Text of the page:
Every weekday morning, at about 10am, eleven-year-old Dorothy starts her school day. She checks a small toy blackboard in the kitchen. The to-do list can include anything from Greek mythology, chess, sign language or Shakespeare.
Learning mostly involves chatting with her mother, researching topics on her own or taking part in online classes and educational games. There is no classroom, curriculum or timetable – but she’s always keen to finish by 3pm so she can hang out with her friends who go to regular school.
"Covid and the school closures gave us a chance to have a go at homeschooling," says her mother Liz Hudson, a self-employed books editor in Rathfarnham, Dublin. "We're one of the families which said, 'we're not going back'. It ended up resolving a lot of problems and stresses that we had. Its been been wonderful. For the time being, at least, we're delighted."
At home we could see she was finding a learning style that suited her better than learning things off by heart or being told how good she was or wasn't
Before the pandemic, she says her daughter often arrived home stressed or in tears. Looking back, Hudson says, she seemed to be trying to contain her naturally boisterous personality.
“She’s a joker, she has lots of energy. When she works at home, she often bounces on a ball. That wouldn’t go down well in a classroom, of course,” she says. “I’ve no animosity or hard feelings about school or teachers, they do an amazing job, but at home we could see she was finding a learning style that suited her better than learning things off by heart or being told how good she was or wasn’t. . . it wasn’t healthy for my child. When you see your child diminishing themselves, it does worry you.”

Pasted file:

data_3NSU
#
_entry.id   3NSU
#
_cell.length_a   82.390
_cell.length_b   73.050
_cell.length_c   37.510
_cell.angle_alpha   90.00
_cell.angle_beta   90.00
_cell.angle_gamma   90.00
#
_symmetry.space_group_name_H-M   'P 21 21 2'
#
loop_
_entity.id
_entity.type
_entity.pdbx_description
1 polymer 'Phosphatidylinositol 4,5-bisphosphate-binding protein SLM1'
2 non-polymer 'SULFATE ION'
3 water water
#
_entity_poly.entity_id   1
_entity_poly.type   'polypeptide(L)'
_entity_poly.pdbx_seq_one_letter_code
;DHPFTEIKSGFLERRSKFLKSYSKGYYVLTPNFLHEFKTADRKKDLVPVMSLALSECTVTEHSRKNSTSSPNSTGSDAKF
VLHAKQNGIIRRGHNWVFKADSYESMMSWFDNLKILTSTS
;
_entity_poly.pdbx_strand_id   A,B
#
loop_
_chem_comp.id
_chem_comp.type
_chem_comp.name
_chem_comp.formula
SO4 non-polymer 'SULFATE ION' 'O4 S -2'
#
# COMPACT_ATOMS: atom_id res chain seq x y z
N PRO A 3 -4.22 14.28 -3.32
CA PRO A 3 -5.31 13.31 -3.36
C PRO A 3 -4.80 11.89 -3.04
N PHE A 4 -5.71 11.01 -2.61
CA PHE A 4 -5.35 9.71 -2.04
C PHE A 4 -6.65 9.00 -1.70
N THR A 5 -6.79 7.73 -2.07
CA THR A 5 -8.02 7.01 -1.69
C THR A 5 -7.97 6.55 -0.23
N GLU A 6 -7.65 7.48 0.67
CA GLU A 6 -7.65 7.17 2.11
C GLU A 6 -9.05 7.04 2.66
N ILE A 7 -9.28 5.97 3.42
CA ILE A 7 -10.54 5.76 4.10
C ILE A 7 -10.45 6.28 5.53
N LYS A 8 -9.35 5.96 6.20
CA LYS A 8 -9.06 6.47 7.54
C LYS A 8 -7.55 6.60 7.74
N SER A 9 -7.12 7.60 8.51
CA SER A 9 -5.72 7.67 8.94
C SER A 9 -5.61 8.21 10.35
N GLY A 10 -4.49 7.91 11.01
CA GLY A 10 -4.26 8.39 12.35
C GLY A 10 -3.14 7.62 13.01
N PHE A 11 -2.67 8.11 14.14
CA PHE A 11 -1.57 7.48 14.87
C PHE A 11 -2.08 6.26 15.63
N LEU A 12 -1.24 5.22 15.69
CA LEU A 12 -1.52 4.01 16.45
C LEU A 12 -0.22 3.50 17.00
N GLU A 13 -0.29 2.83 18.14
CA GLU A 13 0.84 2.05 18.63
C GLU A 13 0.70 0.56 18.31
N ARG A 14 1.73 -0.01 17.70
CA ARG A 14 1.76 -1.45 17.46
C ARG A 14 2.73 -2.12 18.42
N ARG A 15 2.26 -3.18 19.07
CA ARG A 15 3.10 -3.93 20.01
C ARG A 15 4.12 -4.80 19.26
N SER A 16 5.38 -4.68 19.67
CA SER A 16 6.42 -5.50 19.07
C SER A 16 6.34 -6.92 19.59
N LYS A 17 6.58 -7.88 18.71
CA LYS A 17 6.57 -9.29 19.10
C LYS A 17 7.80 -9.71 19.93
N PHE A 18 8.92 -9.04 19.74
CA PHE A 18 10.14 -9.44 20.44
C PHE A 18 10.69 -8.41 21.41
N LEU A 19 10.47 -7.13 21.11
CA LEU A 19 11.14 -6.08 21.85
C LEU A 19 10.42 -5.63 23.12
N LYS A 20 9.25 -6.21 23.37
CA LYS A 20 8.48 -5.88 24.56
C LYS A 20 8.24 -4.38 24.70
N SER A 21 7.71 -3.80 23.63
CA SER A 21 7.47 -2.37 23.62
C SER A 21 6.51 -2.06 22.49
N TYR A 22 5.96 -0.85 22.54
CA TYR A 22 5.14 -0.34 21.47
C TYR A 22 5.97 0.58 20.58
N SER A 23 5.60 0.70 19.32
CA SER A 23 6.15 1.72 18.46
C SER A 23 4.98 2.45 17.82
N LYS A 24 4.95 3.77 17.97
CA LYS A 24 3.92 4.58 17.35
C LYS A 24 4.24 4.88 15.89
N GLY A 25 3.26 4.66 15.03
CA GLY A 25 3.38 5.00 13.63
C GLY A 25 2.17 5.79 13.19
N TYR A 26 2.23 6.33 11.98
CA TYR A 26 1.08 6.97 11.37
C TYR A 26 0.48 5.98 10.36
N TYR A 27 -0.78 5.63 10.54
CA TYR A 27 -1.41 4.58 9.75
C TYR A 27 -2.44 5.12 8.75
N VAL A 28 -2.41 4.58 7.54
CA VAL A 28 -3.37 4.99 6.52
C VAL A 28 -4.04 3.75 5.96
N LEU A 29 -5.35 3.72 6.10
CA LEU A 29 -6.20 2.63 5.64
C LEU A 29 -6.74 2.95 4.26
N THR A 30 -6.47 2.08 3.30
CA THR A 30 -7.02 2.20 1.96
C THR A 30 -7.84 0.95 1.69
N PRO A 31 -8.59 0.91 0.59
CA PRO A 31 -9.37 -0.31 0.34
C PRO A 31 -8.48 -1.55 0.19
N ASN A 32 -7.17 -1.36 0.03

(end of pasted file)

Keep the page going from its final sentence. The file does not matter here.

Hudson describes the learning environment at home as child-led, with some adult intervention. While Dorothy can focus on what she enjoys – she’s big into houseboats and chess at the moment – her mum introduces some lessons on Irish and maths. “A lot of the time it’s what you might call the Socratic method: it’s conversations or asking questions. We cover a lot of ground that way. It’s catering to her interests, while staying conscious over what constitutes a good education. . . learning can take place anywhere,” Hudson says.
A small but growing portion of children were homeschooled before the pandemic hit. Today, it is one of the fastest growing forms of education in Ireland.
The number of officially registered homeschooled children has climbed by almost 25 per cent since the pandemic began, to 1,825. The real figure, however, is estimated to be closer to 4,000. A surge in applications since schools closed during the Covid-19 pandemic has resulted in a backlog of almost 2,000 applications from families waiting to be registered.
Home education is regulated by Tusla, the child and family agency. Parents who wish to educate their child at home must be assessed. However, once a parent simply notifies the agency and receives an acknowledgement, they can commence homeschooling.
So, who are these children? Many parents who have opted to homeschool their children say they are avoiding anxiety, bullying, exam pressure or stress. Others have concerns about their children’s additional educational needs and the capacity of schools to meet them.
More recently, many families say they have health concerns linked to Covid or had positive experiences of homeschooling during school closures and wanted it to continue.
Learning methods tend to range from the more traditional approach of using textbooks and study schedules to "unschooling", a philosophy popularised by US teacher and author John Holt. In his book How Children Fail, he argued that children naturally want to learn in the same way as they learn to walk and talk.
If there’s a stereotype for homeschoolers, it tends to veer from religious, anti-state conservatives to hippy, alternative families who want to opt out of the system.